Head Keywords or Short-Tail Keywords

Short-tail keywords are broad and competitive terms associated with a high search volume (usually a 1-2 word term). As you can imagine, appearing in the top spots on these types of searches is quite challenging.

E.g., leggings

Mid-Tail Keywords

Mid-tail keywords hone in more on a descriptive factor of your client’s product or service than short-tail keywords, usually ranging from 2-3 words. The competition for this type of keyword can be stiff, given its relatively high search volume (but to a lesser extent than short-tail keywords).

E.g., comfortable exercise leggings

Long-Tail Keywords

Long-tail keywords are particular to your client’s product or service and have less search volume than short-tail and mid-tail keywords. However, users inputting long-tail keywords are closer to the conversion phase and are acutely aware of what they are looking for. Therefore, capitalizing on long-tail keywords has the potential to increase your client’s conversion rate (which could range from in-person sales, online transactions, qualified lead generation, app downloads, or whatever their call to action is).

E.g., most comfortable exercise leggings for expectant mothers

3. On-Site Keywords

On-site keywords drive SEO traffic to content such as blogs and landing pages. Here are the two types of on-site keywords that you should use.

Primary Keywords

Think of a primary keyword as the main point of focus for your client’s content. Weave a primary keyword within your client’s content as seamlessly and naturally as possible (and also within crawlable site areas such as meta titles and ALT tags). That way, search engines associate your client’s brand with the primary keyword.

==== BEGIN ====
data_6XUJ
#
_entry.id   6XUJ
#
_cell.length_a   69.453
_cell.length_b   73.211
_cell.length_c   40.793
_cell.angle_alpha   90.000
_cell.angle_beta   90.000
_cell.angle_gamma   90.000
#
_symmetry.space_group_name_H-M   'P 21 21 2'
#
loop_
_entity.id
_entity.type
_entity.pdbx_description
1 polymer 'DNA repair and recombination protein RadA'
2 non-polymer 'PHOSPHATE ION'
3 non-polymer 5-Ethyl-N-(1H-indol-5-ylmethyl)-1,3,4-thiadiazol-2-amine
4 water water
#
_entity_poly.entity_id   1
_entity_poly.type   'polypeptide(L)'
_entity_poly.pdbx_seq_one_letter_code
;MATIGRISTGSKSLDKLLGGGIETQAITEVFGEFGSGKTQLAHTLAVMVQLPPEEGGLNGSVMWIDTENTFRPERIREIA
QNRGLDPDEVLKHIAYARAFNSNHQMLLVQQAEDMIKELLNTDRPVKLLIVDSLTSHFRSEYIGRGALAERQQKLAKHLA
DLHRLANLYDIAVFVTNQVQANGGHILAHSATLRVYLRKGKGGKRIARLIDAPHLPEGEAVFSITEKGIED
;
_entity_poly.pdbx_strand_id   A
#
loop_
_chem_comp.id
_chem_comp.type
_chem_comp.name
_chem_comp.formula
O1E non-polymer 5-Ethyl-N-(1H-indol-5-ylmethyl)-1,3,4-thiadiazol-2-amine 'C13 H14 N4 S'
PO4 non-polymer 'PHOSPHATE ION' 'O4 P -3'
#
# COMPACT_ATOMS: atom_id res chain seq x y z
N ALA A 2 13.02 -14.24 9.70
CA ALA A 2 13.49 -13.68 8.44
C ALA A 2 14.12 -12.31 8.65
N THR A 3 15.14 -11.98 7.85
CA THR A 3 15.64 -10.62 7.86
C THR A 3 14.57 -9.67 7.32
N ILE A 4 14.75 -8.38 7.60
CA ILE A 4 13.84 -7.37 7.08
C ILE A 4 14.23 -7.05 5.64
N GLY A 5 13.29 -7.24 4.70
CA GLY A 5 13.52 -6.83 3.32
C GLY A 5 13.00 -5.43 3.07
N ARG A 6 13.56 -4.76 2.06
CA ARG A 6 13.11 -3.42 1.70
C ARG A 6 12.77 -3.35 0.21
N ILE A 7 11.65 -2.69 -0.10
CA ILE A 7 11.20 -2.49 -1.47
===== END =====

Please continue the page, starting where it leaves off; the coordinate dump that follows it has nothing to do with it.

E.g., candles

Think of related or Latent Semantic Index (LSI) keywords as secondary extensions of a primary keyword. In other words, related keywords are variations and common associations with a primary keyword. It considers user intent by listing the terms, inquiries, phrases, and questions frequently associated with a primary keyword.

E.g., candles for sale, candle wax melts, candles for relaxation

Client-Centric Keywords

Understanding the customer base opens up a treasure trove of relevant keywords that connect to your client's target market in new ways. In other words, client-centric keywords are not directly related to the product or service offered by your client but would appeal to the target consumer. These keywords are great for generating targeted content to create awareness of your client's brand.

E.g., how to set a romantic mood, ways to relax, benefits of aromatherapy

Google Ads keywords are words or phrases about your client’s product or service used to streamline where their ads appear. Based on what a user searches for, your client’s ad may show up if it’s relevant and associated with their search terms. Google Ads optimization is essential for your client’s ads to show up to the right target audience. Incorporating Google Ads keywords is a vital part of that process.

Broad Match Keywords

When broad match keywords are used, your client’s Google Ads may appear to users who searched for those specific keywords and other related terms. This broadens your client’s ad reach without having to create an excessive, extensive keyword list. However, as most PPC marketers know, Google can create some unique broad matches that are not always in your client's best interest.

E.g., If ‘exercise mat’ is used as a broad match keyword, your client’s Google ads could also show up on related searches such as ‘at-home exercises,’ ‘yoga stretches,’ ‘gym equipment,’ ‘bodyweight exercises’ or even 'bath mats.' 

Phrase Match Keywords

Phrase match keywords tell Google to show your client’s ad only to users that inputted a specific phrase within their search inquiry, plus or minus a few words. While other words may be included before or after phrase match keywords, the exact term, or a close variant, must be a part of a user’s search for your client’s ad to appear. 

E.g., If your client uses ‘exercise mat’ as phrase match keywords, their Google ads may show up to users that search for ‘exercise mat for yoga’ or ‘cushioned exercise mat.’

Keep in mind that Google's close variant matching will include terms that may not be an exact word-for-word match. For example, 'exercise mat' could match with 'yoga mat' because the intent is similar, but should not match with 'bath mat' because that variant is too different.